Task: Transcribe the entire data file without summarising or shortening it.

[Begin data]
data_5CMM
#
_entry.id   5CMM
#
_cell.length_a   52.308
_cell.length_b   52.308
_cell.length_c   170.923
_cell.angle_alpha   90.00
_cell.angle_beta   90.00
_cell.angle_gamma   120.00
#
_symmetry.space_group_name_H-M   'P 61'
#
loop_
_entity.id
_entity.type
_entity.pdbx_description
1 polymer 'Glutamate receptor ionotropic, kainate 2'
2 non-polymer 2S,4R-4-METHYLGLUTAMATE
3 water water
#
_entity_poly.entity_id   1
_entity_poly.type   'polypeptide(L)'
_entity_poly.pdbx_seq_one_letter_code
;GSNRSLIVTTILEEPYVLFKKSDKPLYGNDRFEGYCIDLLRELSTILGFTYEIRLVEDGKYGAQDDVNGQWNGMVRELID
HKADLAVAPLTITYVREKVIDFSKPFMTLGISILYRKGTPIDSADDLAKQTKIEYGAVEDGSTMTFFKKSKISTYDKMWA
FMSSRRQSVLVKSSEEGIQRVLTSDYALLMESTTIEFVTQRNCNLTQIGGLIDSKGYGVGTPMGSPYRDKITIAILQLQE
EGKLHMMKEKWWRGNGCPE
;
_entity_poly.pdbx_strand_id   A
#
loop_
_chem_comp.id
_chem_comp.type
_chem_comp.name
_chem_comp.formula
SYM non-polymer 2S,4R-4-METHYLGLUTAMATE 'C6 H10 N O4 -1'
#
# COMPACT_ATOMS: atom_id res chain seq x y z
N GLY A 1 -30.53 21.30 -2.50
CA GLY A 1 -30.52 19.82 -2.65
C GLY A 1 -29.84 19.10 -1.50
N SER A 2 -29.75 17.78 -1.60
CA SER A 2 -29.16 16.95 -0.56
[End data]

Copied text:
data_5CMM
#
_entry.id   5CMM
#
_cell.length_a   52.308
_cell.length_b   52.308
_cell.length_c   170.923
_cell.angle_alpha   90.00
_cell.angle_beta   90.00
_cell.angle_gamma   120.00
#
_symmetry.space_group_name_H-M   'P 61'
#
loop_
_entity.id
_entity.type
_entity.pdbx_description
1 polymer 'Glutamate receptor ionotropic, kainate 2'
2 non-polymer 2S,4R-4-METHYLGLUTAMATE
3 water water
#
_entity_poly.entity_id   1
_entity_poly.type   'polypeptide(L)'
_entity_poly.pdbx_seq_one_letter_code
;GSNRSLIVTTILEEPYVLFKKSDKPLYGNDRFEGYCIDLLRELSTILGFTYEIRLVEDGKYGAQDDVNGQWNGMVRELID
HKADLAVAPLTITYVREKVIDFSKPFMTLGISILYRKGTPIDSADDLAKQTKIEYGAVEDGSTMTFFKKSKISTYDKMWA
FMSSRRQSVLVKSSEEGIQRVLTSDYALLMESTTIEFVTQRNCNLTQIGGLIDSKGYGVGTPMGSPYRDKITIAILQLQE
EGKLHMMKEKWWRGNGCPE
;
_entity_poly.pdbx_strand_id   A
#
loop_
_chem_comp.id
_chem_comp.type
_chem_comp.name
_chem_comp.formula
SYM non-polymer 2S,4R-4-METHYLGLUTAMATE 'C6 H10 N O4 -1'
#
# COMPACT_ATOMS: atom_id res chain seq x y z
N GLY A 1 -30.53 21.30 -2.50
CA GLY A 1 -30.52 19.82 -2.65
C GLY A 1 -29.84 19.10 -1.50
N SER A 2 -29.75 17.78 -1.60
CA SER A 2 -29.16 16.95 -0.56